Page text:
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Tag Archives: Goodreads

I’ve been thinking about reviews.

Specifically, should writers post reviews of books in the genre in which they write? Now this may come as a shock to you but I don’t read much romance and if I do there’s this weird expectation that I must either button my lip or say nice things. Just like our foremother taught us. So if I’m on and compelled to put in some sort of feedback I put in a number of stars. That’s it. It gets very tricky dealing with the village that is the romance community and the overall respectability and decorum one must maintain for else one’s reputation is gone and gone forever. Oops, no that’s Cranford, I think.

Which brings me to the issue of the Online Presence. I’m thinking back to a conversation I had with a couple of fans recently–actually not my fans, but Colleen Gleason’s–who said they never visited writers’ websites but did keep an eye out on Facebook which is how they knew she’d be in that particular B&N at that particular time. So, Facebook. Now that’s a Cranford. I don’t have a continual stream of nice and interesting things to say unless it’s about something happening with the release of a book or a cover or … come on, do you really want to hear about my yard (vines growing back, big patch of poison ivy, I have mega pump container of Roundup for it) or the tendonitis in my knee (getting better, thanks, developed in fight against vines). Or what I’m having for dinner? (I hope it involves bacon.)

But I do like Twitter. It’s a nice, fast way to share content with a link. Very impersonal, which means I don’t have to work at being nice and inoffensive as FB seems to demand. In fact it seems to encourage snarkiness, which is fine by me.

But back to reviews. If you’re a writer, do you post reviews of books by people you know or might meet?As a reader, do reviews influence your decision to buy? Colleen’s two fans, by the way, said it was the back cover blurb that sold them. What do you think?

Check out the new bit of my website, I’m still updating so there’s more content to add but it’s done!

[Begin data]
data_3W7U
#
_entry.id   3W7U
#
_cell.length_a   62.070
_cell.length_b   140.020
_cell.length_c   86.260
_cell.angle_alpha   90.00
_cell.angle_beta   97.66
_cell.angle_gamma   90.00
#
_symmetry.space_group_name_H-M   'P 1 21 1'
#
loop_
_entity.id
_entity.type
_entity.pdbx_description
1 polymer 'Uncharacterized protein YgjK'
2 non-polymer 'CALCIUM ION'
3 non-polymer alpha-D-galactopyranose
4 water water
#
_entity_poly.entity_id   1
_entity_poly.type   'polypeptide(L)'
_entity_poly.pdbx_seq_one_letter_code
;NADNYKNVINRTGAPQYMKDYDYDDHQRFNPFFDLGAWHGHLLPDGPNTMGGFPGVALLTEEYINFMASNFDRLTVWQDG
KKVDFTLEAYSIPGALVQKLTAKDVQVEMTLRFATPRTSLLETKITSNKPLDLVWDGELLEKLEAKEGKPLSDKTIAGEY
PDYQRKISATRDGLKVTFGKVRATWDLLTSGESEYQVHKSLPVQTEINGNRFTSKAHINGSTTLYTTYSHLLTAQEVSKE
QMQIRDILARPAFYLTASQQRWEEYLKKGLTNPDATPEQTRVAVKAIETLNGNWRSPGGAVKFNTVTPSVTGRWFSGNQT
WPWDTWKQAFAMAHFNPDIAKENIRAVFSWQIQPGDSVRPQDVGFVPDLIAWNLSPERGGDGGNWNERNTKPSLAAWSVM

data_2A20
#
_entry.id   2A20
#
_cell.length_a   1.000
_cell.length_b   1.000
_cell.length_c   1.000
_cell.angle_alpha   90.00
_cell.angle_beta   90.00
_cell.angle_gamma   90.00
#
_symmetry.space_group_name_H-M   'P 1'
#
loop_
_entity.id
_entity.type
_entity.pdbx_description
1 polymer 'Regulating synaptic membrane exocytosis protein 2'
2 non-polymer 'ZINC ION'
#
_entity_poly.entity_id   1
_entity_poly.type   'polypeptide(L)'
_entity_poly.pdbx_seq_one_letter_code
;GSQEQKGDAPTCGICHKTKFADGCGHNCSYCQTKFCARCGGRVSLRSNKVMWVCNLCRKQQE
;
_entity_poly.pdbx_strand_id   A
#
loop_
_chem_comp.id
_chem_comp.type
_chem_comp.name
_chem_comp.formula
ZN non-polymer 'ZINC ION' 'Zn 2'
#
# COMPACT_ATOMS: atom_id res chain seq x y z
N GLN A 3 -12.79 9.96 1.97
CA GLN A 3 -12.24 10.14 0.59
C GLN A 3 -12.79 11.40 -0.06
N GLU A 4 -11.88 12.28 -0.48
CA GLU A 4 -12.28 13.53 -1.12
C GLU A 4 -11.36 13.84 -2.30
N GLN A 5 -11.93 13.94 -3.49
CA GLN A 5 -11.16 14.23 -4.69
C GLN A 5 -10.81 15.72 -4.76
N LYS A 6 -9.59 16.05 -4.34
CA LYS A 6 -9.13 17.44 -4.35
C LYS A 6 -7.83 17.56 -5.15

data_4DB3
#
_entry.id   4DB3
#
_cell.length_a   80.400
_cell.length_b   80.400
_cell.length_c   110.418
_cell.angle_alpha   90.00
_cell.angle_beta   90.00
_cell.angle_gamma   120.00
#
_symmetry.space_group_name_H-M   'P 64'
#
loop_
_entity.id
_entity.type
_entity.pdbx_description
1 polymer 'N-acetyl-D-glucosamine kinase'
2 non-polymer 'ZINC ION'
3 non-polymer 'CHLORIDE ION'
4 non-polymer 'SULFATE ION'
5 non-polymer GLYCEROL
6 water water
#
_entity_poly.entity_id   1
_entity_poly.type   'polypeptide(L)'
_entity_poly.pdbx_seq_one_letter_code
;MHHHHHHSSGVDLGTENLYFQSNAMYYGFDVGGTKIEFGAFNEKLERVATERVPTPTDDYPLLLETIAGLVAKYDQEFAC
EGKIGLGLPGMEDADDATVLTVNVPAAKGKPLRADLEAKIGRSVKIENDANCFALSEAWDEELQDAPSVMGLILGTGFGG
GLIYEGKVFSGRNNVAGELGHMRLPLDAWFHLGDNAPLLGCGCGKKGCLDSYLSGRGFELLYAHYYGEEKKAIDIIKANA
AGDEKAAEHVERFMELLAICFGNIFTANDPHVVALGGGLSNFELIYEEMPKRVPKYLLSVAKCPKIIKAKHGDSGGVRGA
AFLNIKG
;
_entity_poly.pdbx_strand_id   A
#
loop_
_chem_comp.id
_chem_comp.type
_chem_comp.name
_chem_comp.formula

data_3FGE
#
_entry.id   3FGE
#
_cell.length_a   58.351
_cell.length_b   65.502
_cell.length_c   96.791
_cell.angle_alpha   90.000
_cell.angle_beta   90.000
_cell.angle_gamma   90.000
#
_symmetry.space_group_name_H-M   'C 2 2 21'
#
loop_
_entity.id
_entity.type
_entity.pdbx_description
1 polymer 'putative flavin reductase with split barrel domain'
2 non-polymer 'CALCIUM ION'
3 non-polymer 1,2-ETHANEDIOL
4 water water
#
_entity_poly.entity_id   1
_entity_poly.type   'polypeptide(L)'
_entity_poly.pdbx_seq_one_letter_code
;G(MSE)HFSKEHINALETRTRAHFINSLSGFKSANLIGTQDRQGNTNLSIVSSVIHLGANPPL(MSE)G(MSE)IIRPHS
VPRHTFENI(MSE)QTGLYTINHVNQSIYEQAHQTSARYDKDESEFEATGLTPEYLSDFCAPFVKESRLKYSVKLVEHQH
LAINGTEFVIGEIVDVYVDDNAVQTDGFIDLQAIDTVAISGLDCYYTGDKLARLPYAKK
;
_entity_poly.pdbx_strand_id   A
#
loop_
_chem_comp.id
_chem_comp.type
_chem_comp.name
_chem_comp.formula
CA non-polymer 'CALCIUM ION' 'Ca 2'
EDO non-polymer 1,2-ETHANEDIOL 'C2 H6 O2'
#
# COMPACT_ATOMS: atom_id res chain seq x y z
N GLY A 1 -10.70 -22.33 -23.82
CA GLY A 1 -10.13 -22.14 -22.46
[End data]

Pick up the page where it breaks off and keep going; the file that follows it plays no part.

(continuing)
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First some vaguely related but blatant self-promotion: I’ve just found out that A Most Lamentable Comedy‘s release has been pushed back to July 23 which is great news because I’ll be a beach read and possibly sign at the 2009 “Readers for Life” Literacy Autographing in Washington, DC, July 15.

I’ve been trying to figure out what makes me buy a book and looking back over my buying/reading habits. The last two books I bought were at Heathrow Airport by two tried and true authors, Kate Atkinson and Nicci French (mystery/suspense writers) and not yet available in paperback here. There was a bookstore promotion of 50% off the second book and I had cash to use up.

So I don’t think that really counts. Besides, the real question is why you would take a chance with squandering your hard-earned cash on a writer or book you don’t really know anything about.

Do you think reviews, official and reader comments on such sites as Goodreads help?

Yet another lack luster Regency romance. I don’t know why I persist in reading these.

Awesomely funny book. Fast read, but so enjoyable.

Uh, probably not. Yes, they are talking about the same book (The Rules of Gentility).

Friends’ recommendations? My major going to bookstore and drinking cups of coffee friend and I have polar opposites in reading tastes– so far we agree only on a few, and even fewer that I have recommended. So far our only 100% agreement is Naomi Novik, my recommendation after she and her husband had read all of Patrick O’Brien’s books.

Back cover blurbs? Maybe…

Transported to a surreal landscape, a young girl kills the first person she meets and then teams up with three strangers to kill again.

Yes, I’m cheating. That was a one-sentence summary of The Wizard of Oz, created, with his tongue firmly in cheek, by Rick Polito of the Marin Independent Journal, according to this movie trivia page.

Covers? Oh lord no. Just try doing a google image search on bad romance covers and see what you come up with. (Does the one on the right remind you of an old-fashioned butcher’s shop? I had trouble even defining what part of the male anatomy it was).

I’m somewhat influenced by cover quotes from other writers and also by those helpful signs on Amazon, and in bookstores and libraries of If you liked this… although sometimes I find them wildly off mark.

My suspicion is that we’re manipulated far more by website and distributors than we really like to think. How many times have you wandered into a bookstore thinking you might possibly just buy one book and then find yourself leaving with an armful? Or cranked up your Amazon order to meet the free shipping amount?

What do you think? And share with us the last new author or book you took a chance on, and, if you can, why you did.

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